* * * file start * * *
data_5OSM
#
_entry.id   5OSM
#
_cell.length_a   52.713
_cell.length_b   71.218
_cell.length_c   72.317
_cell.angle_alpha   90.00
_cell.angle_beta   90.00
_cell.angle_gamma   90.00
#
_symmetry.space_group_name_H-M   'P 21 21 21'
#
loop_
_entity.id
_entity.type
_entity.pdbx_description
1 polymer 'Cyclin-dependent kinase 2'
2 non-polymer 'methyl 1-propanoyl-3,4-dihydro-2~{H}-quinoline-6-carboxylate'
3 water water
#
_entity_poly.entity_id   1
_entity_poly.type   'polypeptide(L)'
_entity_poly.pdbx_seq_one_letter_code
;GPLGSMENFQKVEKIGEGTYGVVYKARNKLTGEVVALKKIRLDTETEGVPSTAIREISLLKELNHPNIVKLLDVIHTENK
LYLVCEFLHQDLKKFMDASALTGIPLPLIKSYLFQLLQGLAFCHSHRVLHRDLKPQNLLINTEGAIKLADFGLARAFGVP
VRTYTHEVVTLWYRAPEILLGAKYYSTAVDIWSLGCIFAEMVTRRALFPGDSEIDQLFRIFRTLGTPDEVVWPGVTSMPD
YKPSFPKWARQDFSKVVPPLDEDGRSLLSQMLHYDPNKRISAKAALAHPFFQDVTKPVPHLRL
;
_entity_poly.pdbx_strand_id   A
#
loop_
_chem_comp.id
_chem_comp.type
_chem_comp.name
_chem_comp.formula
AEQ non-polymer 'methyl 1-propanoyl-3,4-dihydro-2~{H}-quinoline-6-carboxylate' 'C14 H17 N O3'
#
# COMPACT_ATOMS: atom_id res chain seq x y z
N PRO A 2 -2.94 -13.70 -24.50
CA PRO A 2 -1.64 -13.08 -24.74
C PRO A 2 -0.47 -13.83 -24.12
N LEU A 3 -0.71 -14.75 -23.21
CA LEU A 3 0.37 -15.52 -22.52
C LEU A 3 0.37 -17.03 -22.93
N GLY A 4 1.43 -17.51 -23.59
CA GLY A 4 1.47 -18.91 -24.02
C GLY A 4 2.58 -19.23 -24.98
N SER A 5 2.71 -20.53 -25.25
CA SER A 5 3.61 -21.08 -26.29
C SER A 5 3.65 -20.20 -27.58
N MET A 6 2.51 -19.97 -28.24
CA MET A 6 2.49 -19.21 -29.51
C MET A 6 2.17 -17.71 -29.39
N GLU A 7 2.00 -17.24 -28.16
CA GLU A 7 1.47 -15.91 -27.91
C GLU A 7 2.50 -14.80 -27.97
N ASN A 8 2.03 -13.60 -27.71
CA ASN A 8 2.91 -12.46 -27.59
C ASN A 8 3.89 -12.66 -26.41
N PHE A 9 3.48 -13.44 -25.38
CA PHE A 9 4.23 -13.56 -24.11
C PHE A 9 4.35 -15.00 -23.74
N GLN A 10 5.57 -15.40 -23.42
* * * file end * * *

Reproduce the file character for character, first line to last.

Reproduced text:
data_5OSM
#
_entry.id   5OSM
#
_cell.length_a   52.713
_cell.length_b   71.218
_cell.length_c   72.317
_cell.angle_alpha   90.00
_cell.angle_beta   90.00
_cell.angle_gamma   90.00
#
_symmetry.space_group_name_H-M   'P 21 21 21'
#
loop_
_entity.id
_entity.type
_entity.pdbx_description
1 polymer 'Cyclin-dependent kinase 2'
2 non-polymer 'methyl 1-propanoyl-3,4-dihydro-2~{H}-quinoline-6-carboxylate'
3 water water
#
_entity_poly.entity_id   1
_entity_poly.type   'polypeptide(L)'
_entity_poly.pdbx_seq_one_letter_code
;GPLGSMENFQKVEKIGEGTYGVVYKARNKLTGEVVALKKIRLDTETEGVPSTAIREISLLKELNHPNIVKLLDVIHTENK
LYLVCEFLHQDLKKFMDASALTGIPLPLIKSYLFQLLQGLAFCHSHRVLHRDLKPQNLLINTEGAIKLADFGLARAFGVP
VRTYTHEVVTLWYRAPEILLGAKYYSTAVDIWSLGCIFAEMVTRRALFPGDSEIDQLFRIFRTLGTPDEVVWPGVTSMPD
YKPSFPKWARQDFSKVVPPLDEDGRSLLSQMLHYDPNKRISAKAALAHPFFQDVTKPVPHLRL
;
_entity_poly.pdbx_strand_id   A
#
loop_
_chem_comp.id
_chem_comp.type
_chem_comp.name
_chem_comp.formula
AEQ non-polymer 'methyl 1-propanoyl-3,4-dihydro-2~{H}-quinoline-6-carboxylate' 'C14 H17 N O3'
#
# COMPACT_ATOMS: atom_id res chain seq x y z
N PRO A 2 -2.94 -13.70 -24.50
CA PRO A 2 -1.64 -13.08 -24.74
C PRO A 2 -0.47 -13.83 -24.12
N LEU A 3 -0.71 -14.75 -23.21
CA LEU A 3 0.37 -15.52 -22.52
C LEU A 3 0.37 -17.03 -22.93
N GLY A 4 1.43 -17.51 -23.59
CA GLY A 4 1.47 -18.91 -24.02
C GLY A 4 2.58 -19.23 -24.98
N SER A 5 2.71 -20.53 -25.25
CA SER A 5 3.61 -21.08 -26.29
C SER A 5 3.65 -20.20 -27.58
N MET A 6 2.51 -19.97 -28.24
CA MET A 6 2.49 -19.21 -29.51
C MET A 6 2.17 -17.71 -29.39
N GLU A 7 2.00 -17.24 -28.16
CA GLU A 7 1.47 -15.91 -27.91
C GLU A 7 2.50 -14.80 -27.97
N ASN A 8 2.03 -13.60 -27.71
CA ASN A 8 2.91 -12.46 -27.59
C ASN A 8 3.89 -12.66 -26.41
N PHE A 9 3.48 -13.44 -25.38
CA PHE A 9 4.23 -13.56 -24.11
C PHE A 9 4.35 -15.00 -23.74
N GLN A 10 5.57 -15.40 -23.42